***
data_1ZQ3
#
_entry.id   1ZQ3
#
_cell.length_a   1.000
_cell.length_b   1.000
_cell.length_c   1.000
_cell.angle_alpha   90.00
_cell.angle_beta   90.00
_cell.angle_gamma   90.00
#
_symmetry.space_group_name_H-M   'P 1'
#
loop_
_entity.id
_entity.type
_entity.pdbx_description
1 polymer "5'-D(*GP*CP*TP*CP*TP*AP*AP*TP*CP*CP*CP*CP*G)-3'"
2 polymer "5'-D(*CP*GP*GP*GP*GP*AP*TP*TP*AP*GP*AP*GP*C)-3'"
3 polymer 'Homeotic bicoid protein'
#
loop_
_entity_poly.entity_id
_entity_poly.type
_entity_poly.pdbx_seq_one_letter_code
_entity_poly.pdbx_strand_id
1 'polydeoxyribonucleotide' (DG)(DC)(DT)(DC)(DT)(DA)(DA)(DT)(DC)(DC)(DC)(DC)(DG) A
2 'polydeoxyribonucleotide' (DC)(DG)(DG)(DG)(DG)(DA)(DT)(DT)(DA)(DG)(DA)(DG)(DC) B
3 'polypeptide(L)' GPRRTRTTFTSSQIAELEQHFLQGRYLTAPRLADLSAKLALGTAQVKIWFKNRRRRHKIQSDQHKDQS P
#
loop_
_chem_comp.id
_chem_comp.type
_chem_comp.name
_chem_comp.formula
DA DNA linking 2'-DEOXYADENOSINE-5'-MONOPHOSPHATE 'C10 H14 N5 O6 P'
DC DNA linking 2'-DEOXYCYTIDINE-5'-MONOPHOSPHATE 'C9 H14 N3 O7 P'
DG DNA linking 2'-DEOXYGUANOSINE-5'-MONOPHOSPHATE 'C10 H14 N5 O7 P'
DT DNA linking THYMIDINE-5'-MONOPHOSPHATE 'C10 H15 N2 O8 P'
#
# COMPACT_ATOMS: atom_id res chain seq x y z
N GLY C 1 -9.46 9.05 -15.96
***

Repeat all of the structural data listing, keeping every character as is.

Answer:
data_1ZQ3
#
_entry.id   1ZQ3
#
_cell.length_a   1.000
_cell.length_b   1.000
_cell.length_c   1.000
_cell.angle_alpha   90.00
_cell.angle_beta   90.00
_cell.angle_gamma   90.00
#
_symmetry.space_group_name_H-M   'P 1'
#
loop_
_entity.id
_entity.type
_entity.pdbx_description
1 polymer "5'-D(*GP*CP*TP*CP*TP*AP*AP*TP*CP*CP*CP*CP*G)-3'"
2 polymer "5'-D(*CP*GP*GP*GP*GP*AP*TP*TP*AP*GP*AP*GP*C)-3'"
3 polymer 'Homeotic bicoid protein'
#
loop_
_entity_poly.entity_id
_entity_poly.type
_entity_poly.pdbx_seq_one_letter_code
_entity_poly.pdbx_strand_id
1 'polydeoxyribonucleotide' (DG)(DC)(DT)(DC)(DT)(DA)(DA)(DT)(DC)(DC)(DC)(DC)(DG) A
2 'polydeoxyribonucleotide' (DC)(DG)(DG)(DG)(DG)(DA)(DT)(DT)(DA)(DG)(DA)(DG)(DC) B
3 'polypeptide(L)' GPRRTRTTFTSSQIAELEQHFLQGRYLTAPRLADLSAKLALGTAQVKIWFKNRRRRHKIQSDQHKDQS P
#
loop_
_chem_comp.id
_chem_comp.type
_chem_comp.name
_chem_comp.formula
DA DNA linking 2'-DEOXYADENOSINE-5'-MONOPHOSPHATE 'C10 H14 N5 O6 P'
DC DNA linking 2'-DEOXYCYTIDINE-5'-MONOPHOSPHATE 'C9 H14 N3 O7 P'
DG DNA linking 2'-DEOXYGUANOSINE-5'-MONOPHOSPHATE 'C10 H14 N5 O7 P'
DT DNA linking THYMIDINE-5'-MONOPHOSPHATE 'C10 H15 N2 O8 P'
#
# COMPACT_ATOMS: atom_id res chain seq x y z
N GLY C 1 -9.46 9.05 -15.96